6. In a punching apparatus, a support, a tubular stripper reciprocable in said support, a chamber secured to said stripper to reciprocate therewith, a punch reciprocable through said chamber and said stripper, said punch having sm aring edge at one end adapted to be projected beyond the adjacent face of the stripper to effect a punching operation on a punching stroke of said punch, and said punch having an enlarged head at its opposite end extending through and normally projecting externally beyond the opposite end of said chamber and to which a punching force may be applied, a compressible liquid filling said chamber, means for sealing said liquid in said chamber, whereby on a punching stroke both the punch and the stripper move together until the stripper engages the work and then the liquid is compressed While the punch completes its working stroke, said liquid expanding upon completion of a working stroke of the punch to strip the punch from the work, and spring means interposed between said chamber and said support for returning said stripper to original position.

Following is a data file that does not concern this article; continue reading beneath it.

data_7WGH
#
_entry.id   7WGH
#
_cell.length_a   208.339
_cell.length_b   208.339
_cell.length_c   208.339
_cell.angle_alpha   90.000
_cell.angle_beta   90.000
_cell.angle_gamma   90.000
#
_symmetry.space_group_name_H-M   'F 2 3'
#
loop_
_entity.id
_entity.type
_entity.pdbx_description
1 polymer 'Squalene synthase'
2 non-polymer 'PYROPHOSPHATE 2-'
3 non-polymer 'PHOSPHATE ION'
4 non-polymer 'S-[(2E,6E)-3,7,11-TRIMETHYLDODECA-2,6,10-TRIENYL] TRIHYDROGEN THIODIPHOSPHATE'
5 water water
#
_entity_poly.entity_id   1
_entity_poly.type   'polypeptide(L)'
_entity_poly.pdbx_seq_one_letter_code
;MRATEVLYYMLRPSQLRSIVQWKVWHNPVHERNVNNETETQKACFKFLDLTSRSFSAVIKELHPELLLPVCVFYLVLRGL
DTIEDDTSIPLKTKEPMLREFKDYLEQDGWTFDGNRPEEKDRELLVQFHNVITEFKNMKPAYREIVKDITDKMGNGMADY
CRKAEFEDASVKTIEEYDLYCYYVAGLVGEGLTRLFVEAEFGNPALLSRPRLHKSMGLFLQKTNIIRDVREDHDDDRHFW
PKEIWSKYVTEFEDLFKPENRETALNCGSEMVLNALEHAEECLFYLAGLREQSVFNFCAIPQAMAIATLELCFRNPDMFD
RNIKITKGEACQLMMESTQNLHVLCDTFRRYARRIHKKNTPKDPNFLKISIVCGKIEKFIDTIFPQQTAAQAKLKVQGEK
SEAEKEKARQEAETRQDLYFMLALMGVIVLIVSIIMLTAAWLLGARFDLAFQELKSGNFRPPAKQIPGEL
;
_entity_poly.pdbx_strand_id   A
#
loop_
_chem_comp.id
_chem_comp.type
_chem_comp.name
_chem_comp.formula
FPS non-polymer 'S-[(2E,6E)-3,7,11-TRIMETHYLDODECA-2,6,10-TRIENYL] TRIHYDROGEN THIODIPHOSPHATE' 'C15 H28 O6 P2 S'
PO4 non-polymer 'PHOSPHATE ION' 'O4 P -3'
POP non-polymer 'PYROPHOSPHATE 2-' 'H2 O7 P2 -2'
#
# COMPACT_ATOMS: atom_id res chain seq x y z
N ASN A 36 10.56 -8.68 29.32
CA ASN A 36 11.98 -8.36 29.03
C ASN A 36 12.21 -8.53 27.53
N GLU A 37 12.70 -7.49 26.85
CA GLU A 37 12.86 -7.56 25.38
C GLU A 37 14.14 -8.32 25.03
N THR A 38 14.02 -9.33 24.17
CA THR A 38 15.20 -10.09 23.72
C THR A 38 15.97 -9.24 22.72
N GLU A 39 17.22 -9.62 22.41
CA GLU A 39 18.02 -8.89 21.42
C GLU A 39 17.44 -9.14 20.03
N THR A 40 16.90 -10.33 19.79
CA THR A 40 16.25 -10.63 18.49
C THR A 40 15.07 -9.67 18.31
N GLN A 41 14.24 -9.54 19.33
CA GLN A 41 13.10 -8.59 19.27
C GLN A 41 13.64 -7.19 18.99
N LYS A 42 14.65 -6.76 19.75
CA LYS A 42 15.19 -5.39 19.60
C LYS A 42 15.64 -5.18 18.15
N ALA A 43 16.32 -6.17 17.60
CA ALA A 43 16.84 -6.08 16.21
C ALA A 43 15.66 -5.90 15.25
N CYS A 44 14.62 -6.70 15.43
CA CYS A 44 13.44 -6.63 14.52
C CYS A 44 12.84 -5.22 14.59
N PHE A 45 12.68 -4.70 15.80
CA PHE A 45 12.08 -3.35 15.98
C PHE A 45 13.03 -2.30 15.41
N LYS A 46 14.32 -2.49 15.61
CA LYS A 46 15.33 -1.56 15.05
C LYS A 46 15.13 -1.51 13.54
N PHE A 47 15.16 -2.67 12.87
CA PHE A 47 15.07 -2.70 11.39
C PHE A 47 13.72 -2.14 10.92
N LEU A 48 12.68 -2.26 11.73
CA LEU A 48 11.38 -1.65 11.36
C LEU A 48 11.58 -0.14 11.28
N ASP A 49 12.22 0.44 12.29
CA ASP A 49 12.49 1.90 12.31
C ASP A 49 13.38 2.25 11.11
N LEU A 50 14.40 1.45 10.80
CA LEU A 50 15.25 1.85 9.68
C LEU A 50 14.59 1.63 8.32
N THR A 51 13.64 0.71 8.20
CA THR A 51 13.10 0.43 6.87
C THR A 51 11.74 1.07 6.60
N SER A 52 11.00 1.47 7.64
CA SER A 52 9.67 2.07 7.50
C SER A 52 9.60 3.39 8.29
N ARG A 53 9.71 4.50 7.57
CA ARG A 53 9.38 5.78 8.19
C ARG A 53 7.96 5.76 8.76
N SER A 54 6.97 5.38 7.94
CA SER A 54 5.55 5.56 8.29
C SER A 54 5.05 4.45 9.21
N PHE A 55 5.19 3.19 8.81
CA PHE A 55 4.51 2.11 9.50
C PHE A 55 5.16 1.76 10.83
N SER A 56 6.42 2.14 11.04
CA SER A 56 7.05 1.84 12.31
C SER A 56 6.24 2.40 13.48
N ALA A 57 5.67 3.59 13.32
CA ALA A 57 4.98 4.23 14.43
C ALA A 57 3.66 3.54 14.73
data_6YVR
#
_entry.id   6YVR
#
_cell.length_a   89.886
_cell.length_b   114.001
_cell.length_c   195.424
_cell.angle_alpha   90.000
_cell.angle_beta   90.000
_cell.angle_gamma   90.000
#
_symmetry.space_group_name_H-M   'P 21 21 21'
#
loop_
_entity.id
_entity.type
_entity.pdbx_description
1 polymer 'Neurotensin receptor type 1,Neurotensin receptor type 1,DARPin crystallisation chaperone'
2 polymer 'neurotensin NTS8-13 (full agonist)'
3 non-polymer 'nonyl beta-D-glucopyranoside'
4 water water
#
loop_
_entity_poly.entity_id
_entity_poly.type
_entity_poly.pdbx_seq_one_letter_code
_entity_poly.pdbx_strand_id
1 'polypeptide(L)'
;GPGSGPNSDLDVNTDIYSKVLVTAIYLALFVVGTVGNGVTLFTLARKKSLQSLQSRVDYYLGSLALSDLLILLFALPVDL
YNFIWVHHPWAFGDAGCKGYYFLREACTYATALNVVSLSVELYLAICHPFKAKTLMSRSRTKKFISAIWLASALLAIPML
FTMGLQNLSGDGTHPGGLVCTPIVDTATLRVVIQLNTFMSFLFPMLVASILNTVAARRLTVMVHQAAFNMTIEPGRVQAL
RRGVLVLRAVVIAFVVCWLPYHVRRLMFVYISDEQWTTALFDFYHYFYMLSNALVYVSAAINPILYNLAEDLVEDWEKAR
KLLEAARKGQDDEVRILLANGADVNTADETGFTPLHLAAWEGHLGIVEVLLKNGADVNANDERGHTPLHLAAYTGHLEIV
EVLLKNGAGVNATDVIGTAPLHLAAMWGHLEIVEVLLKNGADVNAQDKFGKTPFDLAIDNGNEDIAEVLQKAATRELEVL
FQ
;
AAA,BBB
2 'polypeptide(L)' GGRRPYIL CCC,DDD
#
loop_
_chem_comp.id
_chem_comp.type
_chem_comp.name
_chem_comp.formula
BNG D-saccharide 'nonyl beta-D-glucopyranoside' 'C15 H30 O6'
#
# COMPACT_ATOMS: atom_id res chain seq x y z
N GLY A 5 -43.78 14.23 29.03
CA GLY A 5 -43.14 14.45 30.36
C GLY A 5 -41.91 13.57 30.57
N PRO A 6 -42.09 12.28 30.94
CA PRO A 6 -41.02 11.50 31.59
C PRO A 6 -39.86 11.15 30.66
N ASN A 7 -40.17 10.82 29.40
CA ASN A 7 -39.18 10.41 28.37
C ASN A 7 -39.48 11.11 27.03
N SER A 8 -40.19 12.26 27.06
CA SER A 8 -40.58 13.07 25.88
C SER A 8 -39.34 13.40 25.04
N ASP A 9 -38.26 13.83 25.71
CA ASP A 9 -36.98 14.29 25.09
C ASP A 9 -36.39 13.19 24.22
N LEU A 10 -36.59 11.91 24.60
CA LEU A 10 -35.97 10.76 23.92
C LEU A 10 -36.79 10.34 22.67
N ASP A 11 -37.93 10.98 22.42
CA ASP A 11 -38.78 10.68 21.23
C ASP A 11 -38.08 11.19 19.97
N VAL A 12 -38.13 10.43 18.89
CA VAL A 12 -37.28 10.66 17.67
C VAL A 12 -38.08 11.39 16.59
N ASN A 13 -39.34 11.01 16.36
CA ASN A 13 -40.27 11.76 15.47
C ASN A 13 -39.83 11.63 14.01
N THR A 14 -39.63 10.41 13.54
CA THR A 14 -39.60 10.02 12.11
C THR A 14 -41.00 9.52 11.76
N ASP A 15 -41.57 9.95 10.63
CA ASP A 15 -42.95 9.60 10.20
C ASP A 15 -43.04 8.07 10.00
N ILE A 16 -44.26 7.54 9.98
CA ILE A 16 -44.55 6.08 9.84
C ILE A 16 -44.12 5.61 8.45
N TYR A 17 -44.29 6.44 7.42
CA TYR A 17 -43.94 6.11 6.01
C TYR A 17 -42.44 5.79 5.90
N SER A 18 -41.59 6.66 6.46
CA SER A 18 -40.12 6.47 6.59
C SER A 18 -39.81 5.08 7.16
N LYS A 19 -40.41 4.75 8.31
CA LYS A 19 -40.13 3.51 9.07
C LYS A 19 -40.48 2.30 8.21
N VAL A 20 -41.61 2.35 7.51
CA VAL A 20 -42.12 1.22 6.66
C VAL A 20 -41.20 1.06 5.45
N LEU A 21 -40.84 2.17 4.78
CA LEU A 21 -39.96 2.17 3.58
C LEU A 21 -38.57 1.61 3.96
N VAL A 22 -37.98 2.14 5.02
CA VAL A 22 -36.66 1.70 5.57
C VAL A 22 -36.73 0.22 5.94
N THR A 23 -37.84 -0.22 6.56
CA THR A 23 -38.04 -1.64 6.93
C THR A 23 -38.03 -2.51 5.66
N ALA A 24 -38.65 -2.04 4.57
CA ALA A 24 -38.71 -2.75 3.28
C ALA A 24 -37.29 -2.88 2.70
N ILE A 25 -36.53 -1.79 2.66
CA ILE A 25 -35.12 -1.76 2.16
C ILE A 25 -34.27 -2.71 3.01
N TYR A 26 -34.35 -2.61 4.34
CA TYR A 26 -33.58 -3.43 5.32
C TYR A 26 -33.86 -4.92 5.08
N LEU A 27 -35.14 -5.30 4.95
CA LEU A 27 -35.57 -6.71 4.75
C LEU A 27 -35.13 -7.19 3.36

7. In a punching apparatus, a frame having spaced upper and lower arms, a die carried by said lower arm, a cylinder carried by said upper arm and reciprocable axially therein, a punch reciprocable in said cylinder in cooperan ing relation with respect to said die and having an enlarged head extending out of an opening in one end wall of said cylinder and to which force is applied to efiect a working stroke of said punch, said punch having a shank portion of reduced diameter below said head and extending through said cylinder and out of an opening in the opposite end wall of said cylinder, said punch having a shearing edge on the end of its shank portion which projects through the latter opening, and a laterally-extending container located over said upper arm and secured to said cylinder at one side thereof to communicate with said cylinder, said cylinder and said container together cons'tituting a closed reservoir, a body of compressible liquid filling said reservoir so that it is compressed by said head during a working stroke of said punch, said liquid expand ing upon completion of a working stroke to return said punch to its original position, said upper arm being indented on its upper surface to accommodate said container, and resilient means for returning said cylinder to its original position.